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Old 04-26-2013, 09:42 PM   #1
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Classic lamb recipes???

I have a lamb (butt) piece of meat thawing for dinner to tomorrow. IIt weighs 4.59lbs. Any ideas how to make it with a classic twist? How long should I leave it on for a medium rare taste???


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Old 04-26-2013, 10:18 PM   #2
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Lamb and barley stew with lots of carrots would be good. You probably need to cook that thing low and slow. Any good stew recipe would work.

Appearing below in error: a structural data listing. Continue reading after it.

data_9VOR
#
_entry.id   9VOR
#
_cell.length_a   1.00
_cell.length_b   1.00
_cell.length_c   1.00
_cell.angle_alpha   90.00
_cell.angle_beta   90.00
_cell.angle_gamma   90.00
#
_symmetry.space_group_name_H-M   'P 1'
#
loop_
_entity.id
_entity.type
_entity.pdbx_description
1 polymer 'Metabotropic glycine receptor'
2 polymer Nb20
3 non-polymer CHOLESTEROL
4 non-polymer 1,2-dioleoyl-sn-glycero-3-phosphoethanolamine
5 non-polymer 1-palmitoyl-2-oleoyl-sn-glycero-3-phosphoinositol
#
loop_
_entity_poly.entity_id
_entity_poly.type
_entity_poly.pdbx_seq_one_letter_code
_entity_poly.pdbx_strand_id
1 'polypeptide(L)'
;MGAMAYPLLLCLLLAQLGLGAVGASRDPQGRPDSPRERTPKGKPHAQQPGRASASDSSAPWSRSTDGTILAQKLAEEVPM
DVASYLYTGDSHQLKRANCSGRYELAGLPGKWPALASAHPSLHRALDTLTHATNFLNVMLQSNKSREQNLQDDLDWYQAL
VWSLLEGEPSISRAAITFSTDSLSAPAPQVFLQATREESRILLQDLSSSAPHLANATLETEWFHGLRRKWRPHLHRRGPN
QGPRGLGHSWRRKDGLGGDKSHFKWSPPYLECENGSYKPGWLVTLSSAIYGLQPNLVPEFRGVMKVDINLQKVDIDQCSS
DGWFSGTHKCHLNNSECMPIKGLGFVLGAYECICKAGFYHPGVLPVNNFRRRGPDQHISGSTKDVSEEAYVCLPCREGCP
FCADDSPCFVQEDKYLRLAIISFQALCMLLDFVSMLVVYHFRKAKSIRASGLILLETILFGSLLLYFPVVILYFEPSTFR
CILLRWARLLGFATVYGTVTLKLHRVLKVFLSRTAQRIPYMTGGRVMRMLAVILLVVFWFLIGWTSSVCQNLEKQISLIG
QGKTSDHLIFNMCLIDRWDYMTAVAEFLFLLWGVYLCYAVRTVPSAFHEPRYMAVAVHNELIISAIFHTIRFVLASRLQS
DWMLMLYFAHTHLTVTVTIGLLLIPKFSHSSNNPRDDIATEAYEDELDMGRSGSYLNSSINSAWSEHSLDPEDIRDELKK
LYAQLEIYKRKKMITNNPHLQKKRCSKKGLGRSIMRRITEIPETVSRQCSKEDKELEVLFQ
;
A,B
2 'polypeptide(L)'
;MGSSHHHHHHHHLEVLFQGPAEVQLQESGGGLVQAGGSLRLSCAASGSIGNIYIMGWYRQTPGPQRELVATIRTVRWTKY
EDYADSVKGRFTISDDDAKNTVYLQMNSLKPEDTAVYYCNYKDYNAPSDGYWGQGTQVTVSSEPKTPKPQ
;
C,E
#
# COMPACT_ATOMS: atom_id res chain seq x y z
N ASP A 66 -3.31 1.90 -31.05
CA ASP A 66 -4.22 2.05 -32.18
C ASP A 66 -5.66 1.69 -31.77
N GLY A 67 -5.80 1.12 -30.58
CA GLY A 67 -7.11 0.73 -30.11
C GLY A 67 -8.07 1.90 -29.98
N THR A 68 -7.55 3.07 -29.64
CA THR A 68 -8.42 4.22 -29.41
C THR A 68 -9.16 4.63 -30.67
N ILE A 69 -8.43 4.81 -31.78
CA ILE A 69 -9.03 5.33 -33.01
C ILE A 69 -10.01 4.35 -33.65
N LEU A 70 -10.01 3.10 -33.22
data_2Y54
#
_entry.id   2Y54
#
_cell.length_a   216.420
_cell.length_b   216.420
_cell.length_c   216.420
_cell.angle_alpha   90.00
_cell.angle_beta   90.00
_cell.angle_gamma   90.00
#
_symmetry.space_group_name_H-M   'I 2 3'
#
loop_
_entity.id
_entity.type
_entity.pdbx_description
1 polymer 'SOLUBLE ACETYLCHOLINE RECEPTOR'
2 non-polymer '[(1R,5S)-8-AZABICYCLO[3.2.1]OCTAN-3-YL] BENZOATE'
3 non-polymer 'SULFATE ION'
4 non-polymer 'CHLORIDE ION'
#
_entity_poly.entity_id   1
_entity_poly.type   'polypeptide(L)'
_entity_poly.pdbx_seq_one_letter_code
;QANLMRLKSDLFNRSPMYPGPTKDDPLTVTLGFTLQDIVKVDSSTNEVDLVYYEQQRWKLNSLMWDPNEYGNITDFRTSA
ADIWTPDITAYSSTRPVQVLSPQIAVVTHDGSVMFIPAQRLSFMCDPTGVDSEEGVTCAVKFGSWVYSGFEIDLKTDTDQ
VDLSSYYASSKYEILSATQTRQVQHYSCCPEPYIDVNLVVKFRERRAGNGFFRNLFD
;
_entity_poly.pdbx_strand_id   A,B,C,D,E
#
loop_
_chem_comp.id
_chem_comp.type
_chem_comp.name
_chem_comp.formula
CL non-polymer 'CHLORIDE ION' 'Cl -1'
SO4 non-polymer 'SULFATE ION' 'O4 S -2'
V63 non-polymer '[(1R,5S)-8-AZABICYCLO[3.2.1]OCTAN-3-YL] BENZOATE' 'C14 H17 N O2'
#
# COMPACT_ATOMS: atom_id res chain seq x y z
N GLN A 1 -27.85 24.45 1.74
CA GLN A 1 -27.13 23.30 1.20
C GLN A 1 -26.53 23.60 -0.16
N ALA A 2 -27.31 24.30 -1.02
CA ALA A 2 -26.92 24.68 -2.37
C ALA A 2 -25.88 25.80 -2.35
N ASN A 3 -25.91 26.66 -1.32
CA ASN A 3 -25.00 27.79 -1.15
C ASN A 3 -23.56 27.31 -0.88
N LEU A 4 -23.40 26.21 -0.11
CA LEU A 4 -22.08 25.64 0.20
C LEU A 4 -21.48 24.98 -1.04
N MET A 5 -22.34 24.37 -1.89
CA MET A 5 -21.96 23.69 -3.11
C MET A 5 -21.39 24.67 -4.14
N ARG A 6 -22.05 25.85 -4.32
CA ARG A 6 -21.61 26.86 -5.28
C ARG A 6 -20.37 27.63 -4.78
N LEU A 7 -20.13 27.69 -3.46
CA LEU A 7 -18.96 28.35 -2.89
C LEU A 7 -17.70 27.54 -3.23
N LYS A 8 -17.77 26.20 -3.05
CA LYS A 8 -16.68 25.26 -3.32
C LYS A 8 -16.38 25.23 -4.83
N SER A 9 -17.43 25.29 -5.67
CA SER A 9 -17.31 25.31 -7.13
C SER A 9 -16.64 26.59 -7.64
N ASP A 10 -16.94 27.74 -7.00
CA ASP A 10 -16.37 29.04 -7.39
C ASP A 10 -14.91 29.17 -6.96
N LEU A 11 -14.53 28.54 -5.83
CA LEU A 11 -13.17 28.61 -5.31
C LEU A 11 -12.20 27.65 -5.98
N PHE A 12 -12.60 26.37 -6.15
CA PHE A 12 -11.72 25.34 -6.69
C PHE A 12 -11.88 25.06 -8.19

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Old 04-27-2013, 12:06 AM   #3
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cut 1" slits all over the sucker, stick thin slivers of garlic and a small sprig of rosemary in each slit, rub with olive oil, sprinkle with sea salt and frezhly grpund black pepper.

place on a rack in a deep baking dish over halved, large, new potatoes and halved onions (that both have been tossed in olive oil, paprika, turmeric, thyme, and s&p), and put in a 350 degree oven until the meat reaches about 145 degrees in the thickest, meatiest part away from a bone.

about half way through, you should scoop and turn the potatoes and onions so they crisp on more than one side.

man, i want some lamb and spuds right now.
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Old 06-20-2013, 06:16 PM   #4
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Originally Posted by M3502 View Post